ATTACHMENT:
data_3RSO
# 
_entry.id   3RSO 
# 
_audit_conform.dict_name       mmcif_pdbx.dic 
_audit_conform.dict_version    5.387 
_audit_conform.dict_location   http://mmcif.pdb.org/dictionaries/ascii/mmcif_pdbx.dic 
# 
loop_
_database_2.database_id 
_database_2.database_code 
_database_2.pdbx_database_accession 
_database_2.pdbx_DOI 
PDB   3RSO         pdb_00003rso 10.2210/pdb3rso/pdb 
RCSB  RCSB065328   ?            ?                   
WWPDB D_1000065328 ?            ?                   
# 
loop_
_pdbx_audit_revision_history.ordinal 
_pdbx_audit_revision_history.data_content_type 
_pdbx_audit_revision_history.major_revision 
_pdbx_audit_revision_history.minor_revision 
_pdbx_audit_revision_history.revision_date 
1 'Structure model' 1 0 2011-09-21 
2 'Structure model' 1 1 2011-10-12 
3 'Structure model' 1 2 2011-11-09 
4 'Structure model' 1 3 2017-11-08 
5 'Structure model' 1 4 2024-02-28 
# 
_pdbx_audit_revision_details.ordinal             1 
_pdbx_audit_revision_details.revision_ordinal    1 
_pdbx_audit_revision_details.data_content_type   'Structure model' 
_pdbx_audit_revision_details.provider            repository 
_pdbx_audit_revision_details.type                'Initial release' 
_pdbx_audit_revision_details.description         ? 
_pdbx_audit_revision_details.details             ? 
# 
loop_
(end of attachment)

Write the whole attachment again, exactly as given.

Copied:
data_3RSO
# 
_entry.id   3RSO 
# 
_audit_conform.dict_name       mmcif_pdbx.dic 
_audit_conform.dict_version    5.387 
_audit_conform.dict_location   http://mmcif.pdb.org/dictionaries/ascii/mmcif_pdbx.dic 
# 
loop_
_database_2.database_id 
_database_2.database_code 
_database_2.pdbx_database_accession 
_database_2.pdbx_DOI 
PDB   3RSO         pdb_00003rso 10.2210/pdb3rso/pdb 
RCSB  RCSB065328   ?            ?                   
WWPDB D_1000065328 ?            ?                   
# 
loop_
_pdbx_audit_revision_history.ordinal 
_pdbx_audit_revision_history.data_content_type 
_pdbx_audit_revision_history.major_revision 
_pdbx_audit_revision_history.minor_revision 
_pdbx_audit_revision_history.revision_date 
1 'Structure model' 1 0 2011-09-21 
2 'Structure model' 1 1 2011-10-12 
3 'Structure model' 1 2 2011-11-09 
4 'Structure model' 1 3 2017-11-08 
5 'Structure model' 1 4 2024-02-28 
# 
_pdbx_audit_revision_details.ordinal             1 
_pdbx_audit_revision_details.revision_ordinal    1 
_pdbx_audit_revision_details.data_content_type   'Structure model' 
_pdbx_audit_revision_details.provider            repository 
_pdbx_audit_revision_details.type                'Initial release' 
_pdbx_audit_revision_details.description         ? 
_pdbx_audit_revision_details.details             ? 
# 
loop_